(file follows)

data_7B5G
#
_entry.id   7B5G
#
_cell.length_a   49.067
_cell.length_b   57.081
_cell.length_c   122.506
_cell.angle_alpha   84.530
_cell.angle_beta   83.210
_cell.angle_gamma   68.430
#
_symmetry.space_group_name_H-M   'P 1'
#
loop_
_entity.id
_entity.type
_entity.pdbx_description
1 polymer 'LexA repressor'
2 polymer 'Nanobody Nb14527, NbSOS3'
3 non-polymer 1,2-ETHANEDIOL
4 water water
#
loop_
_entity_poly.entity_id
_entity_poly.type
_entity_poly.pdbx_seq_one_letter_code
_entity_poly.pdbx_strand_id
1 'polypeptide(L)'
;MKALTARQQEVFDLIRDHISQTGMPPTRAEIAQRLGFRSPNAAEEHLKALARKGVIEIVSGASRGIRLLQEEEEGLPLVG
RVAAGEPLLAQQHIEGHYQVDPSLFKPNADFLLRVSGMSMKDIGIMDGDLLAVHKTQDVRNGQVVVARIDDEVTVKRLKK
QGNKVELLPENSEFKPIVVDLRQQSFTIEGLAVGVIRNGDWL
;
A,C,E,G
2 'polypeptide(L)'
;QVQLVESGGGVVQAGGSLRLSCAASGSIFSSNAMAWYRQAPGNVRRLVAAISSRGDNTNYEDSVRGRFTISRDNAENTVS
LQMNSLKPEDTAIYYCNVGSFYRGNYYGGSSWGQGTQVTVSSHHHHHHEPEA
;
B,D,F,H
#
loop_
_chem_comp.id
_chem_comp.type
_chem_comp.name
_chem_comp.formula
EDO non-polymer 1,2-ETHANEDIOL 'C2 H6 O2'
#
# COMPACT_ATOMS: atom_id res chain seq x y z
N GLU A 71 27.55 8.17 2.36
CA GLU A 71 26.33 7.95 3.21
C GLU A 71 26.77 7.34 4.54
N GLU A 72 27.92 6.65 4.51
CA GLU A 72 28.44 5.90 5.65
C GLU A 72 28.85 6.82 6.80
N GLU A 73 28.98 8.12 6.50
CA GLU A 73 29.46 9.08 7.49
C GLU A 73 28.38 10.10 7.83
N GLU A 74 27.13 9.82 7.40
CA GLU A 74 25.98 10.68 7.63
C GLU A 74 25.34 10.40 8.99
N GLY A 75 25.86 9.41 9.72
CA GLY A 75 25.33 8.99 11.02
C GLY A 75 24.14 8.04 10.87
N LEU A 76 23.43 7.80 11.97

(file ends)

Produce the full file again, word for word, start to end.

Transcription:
data_7B5G
#
_entry.id   7B5G
#
_cell.length_a   49.067
_cell.length_b   57.081
_cell.length_c   122.506
_cell.angle_alpha   84.530
_cell.angle_beta   83.210
_cell.angle_gamma   68.430
#
_symmetry.space_group_name_H-M   'P 1'
#
loop_
_entity.id
_entity.type
_entity.pdbx_description
1 polymer 'LexA repressor'
2 polymer 'Nanobody Nb14527, NbSOS3'
3 non-polymer 1,2-ETHANEDIOL
4 water water
#
loop_
_entity_poly.entity_id
_entity_poly.type
_entity_poly.pdbx_seq_one_letter_code
_entity_poly.pdbx_strand_id
1 'polypeptide(L)'
;MKALTARQQEVFDLIRDHISQTGMPPTRAEIAQRLGFRSPNAAEEHLKALARKGVIEIVSGASRGIRLLQEEEEGLPLVG
RVAAGEPLLAQQHIEGHYQVDPSLFKPNADFLLRVSGMSMKDIGIMDGDLLAVHKTQDVRNGQVVVARIDDEVTVKRLKK
QGNKVELLPENSEFKPIVVDLRQQSFTIEGLAVGVIRNGDWL
;
A,C,E,G
2 'polypeptide(L)'
;QVQLVESGGGVVQAGGSLRLSCAASGSIFSSNAMAWYRQAPGNVRRLVAAISSRGDNTNYEDSVRGRFTISRDNAENTVS
LQMNSLKPEDTAIYYCNVGSFYRGNYYGGSSWGQGTQVTVSSHHHHHHEPEA
;
B,D,F,H
#
loop_
_chem_comp.id
_chem_comp.type
_chem_comp.name
_chem_comp.formula
EDO non-polymer 1,2-ETHANEDIOL 'C2 H6 O2'
#
# COMPACT_ATOMS: atom_id res chain seq x y z
N GLU A 71 27.55 8.17 2.36
CA GLU A 71 26.33 7.95 3.21
C GLU A 71 26.77 7.34 4.54
N GLU A 72 27.92 6.65 4.51
CA GLU A 72 28.44 5.90 5.65
C GLU A 72 28.85 6.82 6.80
N GLU A 73 28.98 8.12 6.50
CA GLU A 73 29.46 9.08 7.49
C GLU A 73 28.38 10.10 7.83
N GLU A 74 27.13 9.82 7.40
CA GLU A 74 25.98 10.68 7.63
C GLU A 74 25.34 10.40 8.99
N GLY A 75 25.86 9.41 9.72
CA GLY A 75 25.33 8.99 11.02
C GLY A 75 24.14 8.04 10.87
N LEU A 76 23.43 7.80 11.97